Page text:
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UNITED STATES v. STRAWSER

January 17, 1984

UNITED STATES OF AMERICA,
v.
MICHAEL G. STRAWSER AND RONALD STRAWSER, DEFENDANTS.



The opinion of the court was delivered by: J. Waldo Ackerman, Chief Judge.

MEMORANDUM OPINION

On May 12, 1983, Attorney Richard Anderson was ordered by the Court to show cause why sanctions should not be imposed or why he should not be ordered to refund fees and costs paid him in this case. The facts causing the Court to issue this show cause order have been set out with great detail in the Government's brief. The Court has thoroughly reviewed these facts, and it is not necessary to repeat them here. Thus, I adopt the Government's description of the facts, with the following exception: Attorney Michael Kopec was paid $1,582.50 for his initial representation of Michael Strawser.

This case presents a difficult question involving fees of a lawyer in drug cases and what, if anything, this Court should or may do under these circumstances. To be fair to counsel, I take the salient facts, though disputed, in the light most favorable to him. Even so, those facts do not present a favorable picture of what generally is and always should be an honorable profession.

Attorney Richard Anderson was paid $45,600 in fees and $1,900 in expenses by Michael Strawser to represent Ronald Strawser in a drug case in this Court.*fn1 A plea agreement was negotiated shortly after indictment and Ronald Strawser received probation. Ronald Strawser was unexpectedly indicted a second time and represented by Attorney Anderson. Once again he pled guilty and was sentenced to one year. He preserved a double jeopardy theory for appeal.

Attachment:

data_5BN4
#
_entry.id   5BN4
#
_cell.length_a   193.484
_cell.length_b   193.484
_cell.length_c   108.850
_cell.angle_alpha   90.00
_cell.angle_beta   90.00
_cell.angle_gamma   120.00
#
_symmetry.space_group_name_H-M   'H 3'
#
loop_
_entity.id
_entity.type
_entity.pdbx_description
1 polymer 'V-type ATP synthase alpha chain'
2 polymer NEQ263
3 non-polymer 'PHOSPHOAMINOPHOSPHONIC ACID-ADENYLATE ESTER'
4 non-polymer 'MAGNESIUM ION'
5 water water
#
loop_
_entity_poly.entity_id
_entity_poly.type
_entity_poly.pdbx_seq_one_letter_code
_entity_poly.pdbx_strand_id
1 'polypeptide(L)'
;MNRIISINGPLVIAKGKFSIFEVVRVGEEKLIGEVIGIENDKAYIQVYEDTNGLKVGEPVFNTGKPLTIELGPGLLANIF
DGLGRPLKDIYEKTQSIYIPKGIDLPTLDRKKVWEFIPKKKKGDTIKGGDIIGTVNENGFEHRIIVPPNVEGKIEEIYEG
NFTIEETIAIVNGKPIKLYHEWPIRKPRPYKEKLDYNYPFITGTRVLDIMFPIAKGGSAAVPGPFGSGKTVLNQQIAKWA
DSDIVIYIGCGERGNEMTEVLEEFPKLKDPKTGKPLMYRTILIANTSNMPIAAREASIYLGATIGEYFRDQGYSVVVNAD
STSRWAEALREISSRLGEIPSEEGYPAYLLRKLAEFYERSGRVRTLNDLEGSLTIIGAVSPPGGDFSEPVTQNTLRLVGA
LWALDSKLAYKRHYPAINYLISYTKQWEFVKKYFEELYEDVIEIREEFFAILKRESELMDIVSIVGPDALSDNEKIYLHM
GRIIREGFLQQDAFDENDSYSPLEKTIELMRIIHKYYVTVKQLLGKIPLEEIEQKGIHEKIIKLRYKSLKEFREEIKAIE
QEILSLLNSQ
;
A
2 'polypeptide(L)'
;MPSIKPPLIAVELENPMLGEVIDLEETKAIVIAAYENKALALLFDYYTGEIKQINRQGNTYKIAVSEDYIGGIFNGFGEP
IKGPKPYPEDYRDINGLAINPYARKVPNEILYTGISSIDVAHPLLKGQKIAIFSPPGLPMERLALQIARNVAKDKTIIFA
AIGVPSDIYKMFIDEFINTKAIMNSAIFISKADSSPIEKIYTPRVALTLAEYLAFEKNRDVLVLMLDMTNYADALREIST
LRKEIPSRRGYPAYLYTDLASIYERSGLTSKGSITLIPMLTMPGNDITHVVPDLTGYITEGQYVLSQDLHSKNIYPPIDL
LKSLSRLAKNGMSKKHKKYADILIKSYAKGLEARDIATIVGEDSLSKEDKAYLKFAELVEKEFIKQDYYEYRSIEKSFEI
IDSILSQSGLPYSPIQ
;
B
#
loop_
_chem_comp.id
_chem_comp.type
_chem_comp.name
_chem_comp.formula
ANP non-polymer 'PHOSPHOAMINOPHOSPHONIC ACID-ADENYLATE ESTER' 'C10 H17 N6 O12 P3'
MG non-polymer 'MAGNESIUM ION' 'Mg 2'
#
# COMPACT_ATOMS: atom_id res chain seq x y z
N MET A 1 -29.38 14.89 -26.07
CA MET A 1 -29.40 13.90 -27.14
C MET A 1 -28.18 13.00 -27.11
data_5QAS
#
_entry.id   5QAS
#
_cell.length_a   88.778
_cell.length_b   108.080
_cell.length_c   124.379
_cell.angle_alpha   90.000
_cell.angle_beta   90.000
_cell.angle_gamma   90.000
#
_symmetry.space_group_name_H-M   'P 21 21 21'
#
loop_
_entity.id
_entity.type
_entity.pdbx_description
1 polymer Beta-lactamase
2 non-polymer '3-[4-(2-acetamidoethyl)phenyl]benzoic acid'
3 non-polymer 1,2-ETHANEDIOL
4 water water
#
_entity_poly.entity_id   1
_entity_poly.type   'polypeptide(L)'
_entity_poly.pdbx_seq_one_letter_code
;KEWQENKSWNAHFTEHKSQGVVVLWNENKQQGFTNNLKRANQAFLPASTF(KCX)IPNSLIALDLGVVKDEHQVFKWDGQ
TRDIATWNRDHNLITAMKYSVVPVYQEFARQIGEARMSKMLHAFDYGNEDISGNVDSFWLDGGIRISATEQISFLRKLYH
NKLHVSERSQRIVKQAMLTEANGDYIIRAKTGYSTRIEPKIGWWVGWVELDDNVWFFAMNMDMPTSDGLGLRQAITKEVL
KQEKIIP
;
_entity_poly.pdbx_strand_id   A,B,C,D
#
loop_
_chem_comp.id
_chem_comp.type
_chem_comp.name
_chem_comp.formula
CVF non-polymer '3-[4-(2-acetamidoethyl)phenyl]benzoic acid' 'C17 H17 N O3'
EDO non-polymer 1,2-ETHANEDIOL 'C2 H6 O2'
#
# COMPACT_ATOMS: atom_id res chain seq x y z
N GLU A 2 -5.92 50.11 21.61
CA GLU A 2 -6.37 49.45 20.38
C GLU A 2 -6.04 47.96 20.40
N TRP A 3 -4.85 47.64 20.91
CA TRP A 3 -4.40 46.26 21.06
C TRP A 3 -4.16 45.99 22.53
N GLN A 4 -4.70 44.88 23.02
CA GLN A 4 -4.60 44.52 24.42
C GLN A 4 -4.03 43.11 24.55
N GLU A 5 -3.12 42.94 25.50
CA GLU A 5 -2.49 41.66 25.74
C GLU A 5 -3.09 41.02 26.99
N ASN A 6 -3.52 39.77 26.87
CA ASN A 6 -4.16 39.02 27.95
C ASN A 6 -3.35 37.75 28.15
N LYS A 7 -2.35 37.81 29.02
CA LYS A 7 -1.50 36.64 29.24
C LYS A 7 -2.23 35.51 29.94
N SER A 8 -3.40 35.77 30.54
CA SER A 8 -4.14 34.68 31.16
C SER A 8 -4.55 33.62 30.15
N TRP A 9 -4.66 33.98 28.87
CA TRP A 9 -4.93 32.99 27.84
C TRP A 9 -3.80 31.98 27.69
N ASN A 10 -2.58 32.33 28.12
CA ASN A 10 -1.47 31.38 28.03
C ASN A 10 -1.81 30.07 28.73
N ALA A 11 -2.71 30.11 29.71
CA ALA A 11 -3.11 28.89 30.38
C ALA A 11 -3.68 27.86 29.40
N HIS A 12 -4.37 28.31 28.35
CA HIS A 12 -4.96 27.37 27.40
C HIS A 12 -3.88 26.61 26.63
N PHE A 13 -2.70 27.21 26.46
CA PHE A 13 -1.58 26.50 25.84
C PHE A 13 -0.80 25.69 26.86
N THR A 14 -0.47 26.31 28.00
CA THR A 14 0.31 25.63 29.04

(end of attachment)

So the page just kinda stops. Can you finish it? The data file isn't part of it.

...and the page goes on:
The facts regarding the fees of Attorney Anderson came to the Court's attention when Anderson wrote that Ronald Strawser was indigent and needed appointed counsel on the double jeopardy appeal. This led to communications from the Strawsers which, in turn, led to this proceeding.

Although the Court primarily bases its authority to conclude that this fee is excessive on its responsibility to insure the federal treasury is not defrauded, the Illinois Code of Professional Responsibility provides a standard for examining the propriety of the fee amount. Rule 2-106 of the Illinois Code of Professional Responsibility provides:

  Rule 2-106. Fees for Legal Services (a) A lawyer
  shall not enter into an agreement for, charge, or
  collect an illegal or excessive fee.
  (b) A fee is excessive when, after a review of
  the facts, a lawyer of ordinary prudence would be
  left with a definite and firm conviction that the
  fee is in excess of a reasonable fee. Factors to
  be considered as guides in determining the
  reasonableness of a fee include the following:
    (1) the time and labor required, the novelty
    and difficulty of the questions involved, and
    the skill requisite to perform the legal
    service properly;
    (2) the likelihood that the acceptance of the
    particular employment would preclude other
    employment by the lawyer;
    (3) the fee customarily charged in the locality
    for similar legal services;
    (4) the amount involved and the results
    obtained;
    (5) the time limitations imposed by the client
    or by ...

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